I’ve probably worked on this post in draft form for the last two-and-a-half years. For whatever reason, the things I wanted to say never all fit together the way that I wanted them to, so I’ve allowed some version of the post to languish in my drafts folder for way too long.
As I’ve been working as pulpit supply for a Presbyterian congregation in another city, the burden of pastoral responsibility has felt especially heavy. One aspect is that I’m a full two hours away from the church, and if something happens it’s not like I can get there all that quickly. Another aspect that has weighed very heavily on me is the church’s history.
The pastor of this little congregation stepped down last year. I had met him several times though mutual friends, and he had invited me to fill the pulpit for him while he took some vacation time. Because I’m passionate about preaching I said yes, and enjoyed meeting the members of the congregation. When I got the call that he had left the ministry and was asked to fill the pulpit I gladly acquiesced, despite my reservations.
I had reservations for one massive reason: the out-going pastor had a well-deserved reputation as a tyrant. “Heavy-handed” doesn’t begin to cover it.
I think we’ve seen enough of tyrannical pastors. The actions of men like C.J. Mahaney and James MacDonald sicken me. The fact that Mahaney has very likely taken part in covering up abuse sickens me even further. While I can’t speak to the absolute veracity of all of the charges, I can say this—I believe the victims. I believe them because you rarely see this much smoke without some sort of fire.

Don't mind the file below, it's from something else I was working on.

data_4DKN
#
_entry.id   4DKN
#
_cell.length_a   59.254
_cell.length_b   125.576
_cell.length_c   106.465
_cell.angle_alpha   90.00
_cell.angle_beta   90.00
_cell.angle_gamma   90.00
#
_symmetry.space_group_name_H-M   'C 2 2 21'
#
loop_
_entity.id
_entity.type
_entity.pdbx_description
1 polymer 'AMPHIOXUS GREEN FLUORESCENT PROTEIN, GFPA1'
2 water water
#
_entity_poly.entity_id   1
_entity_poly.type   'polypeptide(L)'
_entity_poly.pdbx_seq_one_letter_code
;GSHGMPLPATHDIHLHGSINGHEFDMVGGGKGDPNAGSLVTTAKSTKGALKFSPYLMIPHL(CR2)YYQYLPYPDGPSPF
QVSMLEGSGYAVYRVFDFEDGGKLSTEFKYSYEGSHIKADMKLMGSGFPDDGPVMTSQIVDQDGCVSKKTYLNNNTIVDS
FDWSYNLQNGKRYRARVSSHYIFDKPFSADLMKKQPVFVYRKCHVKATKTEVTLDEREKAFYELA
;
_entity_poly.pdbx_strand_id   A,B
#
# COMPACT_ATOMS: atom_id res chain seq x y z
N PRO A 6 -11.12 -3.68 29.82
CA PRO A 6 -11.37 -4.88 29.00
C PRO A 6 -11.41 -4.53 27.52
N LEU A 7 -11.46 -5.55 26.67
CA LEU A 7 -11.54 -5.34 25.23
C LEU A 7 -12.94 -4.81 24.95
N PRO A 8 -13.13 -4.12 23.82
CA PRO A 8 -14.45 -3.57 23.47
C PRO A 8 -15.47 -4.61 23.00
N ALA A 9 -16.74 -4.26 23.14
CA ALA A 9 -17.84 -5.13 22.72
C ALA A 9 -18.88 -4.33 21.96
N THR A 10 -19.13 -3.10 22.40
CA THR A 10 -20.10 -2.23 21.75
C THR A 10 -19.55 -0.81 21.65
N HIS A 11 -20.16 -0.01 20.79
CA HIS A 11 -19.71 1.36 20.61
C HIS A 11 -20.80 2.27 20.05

Those of us whom Christ has called to the ministry of Word and Sacrament have a very explicit calling—we’re called to be shepherds not tyrants. The flock of God deserves careful, gentle oversight. We’re not called to beat Christ’s sheep. What I’ve seen as the pulpit supply for this little church that has extended their kindness to me is a congregation of the Lord’s people who have been beaten up by a minister who was far too enamored with his own authority. As far as I’m concerned a man who would beat on Christ’s church is no different from a man who would beat on his wife.
I know that it’s fashionable now to talk about the responsibility that members bear to their pastors. But brothers, what about the responsibility that the pastor bears to the members?
Remember, brothers, that we will be called to give an account for how we cared for Christ’s people.
**Author’s Note, 3 May 2013: Well, it seems like in the past hour this post is getting an unusually large amount of traffic by way of SGM Survivors. If any of the folks heading here from there would like to offer their thoughts on a way forward for SGM, I’d love to hear about it in the comments box!**
- Trouble continues to mount for C.J. Mahaney and SGM (peterlumpkins.typepad.com)
- Drama In The Church (thoughtprovokingperspectives.wordpress.com)